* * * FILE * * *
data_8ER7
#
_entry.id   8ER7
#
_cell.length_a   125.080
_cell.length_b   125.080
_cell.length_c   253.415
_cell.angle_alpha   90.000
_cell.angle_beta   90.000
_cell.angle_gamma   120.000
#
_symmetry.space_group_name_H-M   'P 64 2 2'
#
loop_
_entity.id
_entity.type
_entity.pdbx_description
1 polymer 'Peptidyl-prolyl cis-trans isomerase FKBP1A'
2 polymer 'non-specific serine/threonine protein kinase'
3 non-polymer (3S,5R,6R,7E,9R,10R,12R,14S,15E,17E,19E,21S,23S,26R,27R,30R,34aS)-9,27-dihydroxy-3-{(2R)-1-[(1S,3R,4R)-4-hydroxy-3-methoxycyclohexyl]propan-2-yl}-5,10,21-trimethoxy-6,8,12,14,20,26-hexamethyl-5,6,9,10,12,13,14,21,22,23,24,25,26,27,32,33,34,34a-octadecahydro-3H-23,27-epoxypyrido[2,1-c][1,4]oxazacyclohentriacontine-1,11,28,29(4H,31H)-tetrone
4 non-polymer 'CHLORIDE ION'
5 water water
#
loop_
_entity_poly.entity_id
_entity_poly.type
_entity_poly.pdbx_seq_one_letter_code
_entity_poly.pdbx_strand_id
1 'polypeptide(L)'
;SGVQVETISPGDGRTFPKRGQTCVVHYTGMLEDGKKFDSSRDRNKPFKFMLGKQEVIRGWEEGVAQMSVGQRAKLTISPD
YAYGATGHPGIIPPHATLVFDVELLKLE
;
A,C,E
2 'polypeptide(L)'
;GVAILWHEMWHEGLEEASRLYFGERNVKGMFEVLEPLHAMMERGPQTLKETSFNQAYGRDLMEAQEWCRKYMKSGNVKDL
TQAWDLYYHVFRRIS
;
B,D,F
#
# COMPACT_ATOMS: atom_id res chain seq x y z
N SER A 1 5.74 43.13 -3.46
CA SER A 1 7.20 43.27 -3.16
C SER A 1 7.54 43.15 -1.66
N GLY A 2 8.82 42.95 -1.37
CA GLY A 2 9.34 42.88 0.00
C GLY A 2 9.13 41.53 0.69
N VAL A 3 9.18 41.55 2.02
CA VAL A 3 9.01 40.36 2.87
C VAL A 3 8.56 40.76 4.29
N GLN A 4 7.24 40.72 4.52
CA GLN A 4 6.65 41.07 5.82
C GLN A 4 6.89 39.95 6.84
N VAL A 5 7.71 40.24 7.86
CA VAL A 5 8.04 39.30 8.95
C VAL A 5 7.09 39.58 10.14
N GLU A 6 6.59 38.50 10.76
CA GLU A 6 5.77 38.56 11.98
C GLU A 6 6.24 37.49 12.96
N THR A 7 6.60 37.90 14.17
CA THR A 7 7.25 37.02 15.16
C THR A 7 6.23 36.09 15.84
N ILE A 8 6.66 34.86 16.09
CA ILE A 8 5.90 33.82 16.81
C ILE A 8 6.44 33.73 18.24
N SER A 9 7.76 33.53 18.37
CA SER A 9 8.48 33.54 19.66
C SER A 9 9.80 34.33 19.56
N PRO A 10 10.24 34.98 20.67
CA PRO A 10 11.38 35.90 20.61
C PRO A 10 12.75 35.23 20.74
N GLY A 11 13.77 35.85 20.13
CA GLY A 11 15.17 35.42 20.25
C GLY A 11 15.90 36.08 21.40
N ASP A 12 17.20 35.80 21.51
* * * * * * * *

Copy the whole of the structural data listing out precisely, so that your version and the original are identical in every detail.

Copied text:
data_8ER7
#
_entry.id   8ER7
#
_cell.length_a   125.080
_cell.length_b   125.080
_cell.length_c   253.415
_cell.angle_alpha   90.000
_cell.angle_beta   90.000
_cell.angle_gamma   120.000
#
_symmetry.space_group_name_H-M   'P 64 2 2'
#
loop_
_entity.id
_entity.type
_entity.pdbx_description
1 polymer 'Peptidyl-prolyl cis-trans isomerase FKBP1A'
2 polymer 'non-specific serine/threonine protein kinase'
3 non-polymer (3S,5R,6R,7E,9R,10R,12R,14S,15E,17E,19E,21S,23S,26R,27R,30R,34aS)-9,27-dihydroxy-3-{(2R)-1-[(1S,3R,4R)-4-hydroxy-3-methoxycyclohexyl]propan-2-yl}-5,10,21-trimethoxy-6,8,12,14,20,26-hexamethyl-5,6,9,10,12,13,14,21,22,23,24,25,26,27,32,33,34,34a-octadecahydro-3H-23,27-epoxypyrido[2,1-c][1,4]oxazacyclohentriacontine-1,11,28,29(4H,31H)-tetrone
4 non-polymer 'CHLORIDE ION'
5 water water
#
loop_
_entity_poly.entity_id
_entity_poly.type
_entity_poly.pdbx_seq_one_letter_code
_entity_poly.pdbx_strand_id
1 'polypeptide(L)'
;SGVQVETISPGDGRTFPKRGQTCVVHYTGMLEDGKKFDSSRDRNKPFKFMLGKQEVIRGWEEGVAQMSVGQRAKLTISPD
YAYGATGHPGIIPPHATLVFDVELLKLE
;
A,C,E
2 'polypeptide(L)'
;GVAILWHEMWHEGLEEASRLYFGERNVKGMFEVLEPLHAMMERGPQTLKETSFNQAYGRDLMEAQEWCRKYMKSGNVKDL
TQAWDLYYHVFRRIS
;
B,D,F
#
# COMPACT_ATOMS: atom_id res chain seq x y z
N SER A 1 5.74 43.13 -3.46
CA SER A 1 7.20 43.27 -3.16
C SER A 1 7.54 43.15 -1.66
N GLY A 2 8.82 42.95 -1.37
CA GLY A 2 9.34 42.88 0.00
C GLY A 2 9.13 41.53 0.69
N VAL A 3 9.18 41.55 2.02
CA VAL A 3 9.01 40.36 2.87
C VAL A 3 8.56 40.76 4.29
N GLN A 4 7.24 40.72 4.52
CA GLN A 4 6.65 41.07 5.82
C GLN A 4 6.89 39.95 6.84
N VAL A 5 7.71 40.24 7.86
CA VAL A 5 8.04 39.30 8.95
C VAL A 5 7.09 39.58 10.14
N GLU A 6 6.59 38.50 10.76
CA GLU A 6 5.77 38.56 11.98
C GLU A 6 6.24 37.49 12.96
N THR A 7 6.60 37.90 14.17
CA THR A 7 7.25 37.02 15.16
C THR A 7 6.23 36.09 15.84
N ILE A 8 6.66 34.86 16.09
CA ILE A 8 5.90 33.82 16.81
C ILE A 8 6.44 33.73 18.24
N SER A 9 7.76 33.53 18.37
CA SER A 9 8.48 33.54 19.66
C SER A 9 9.80 34.33 19.56
N PRO A 10 10.24 34.98 20.67
CA PRO A 10 11.38 35.90 20.61
C PRO A 10 12.75 35.23 20.74
N GLY A 11 13.77 35.85 20.13
CA GLY A 11 15.17 35.42 20.25
C GLY A 11 15.90 36.08 21.40
N ASP A 12 17.20 35.80 21.51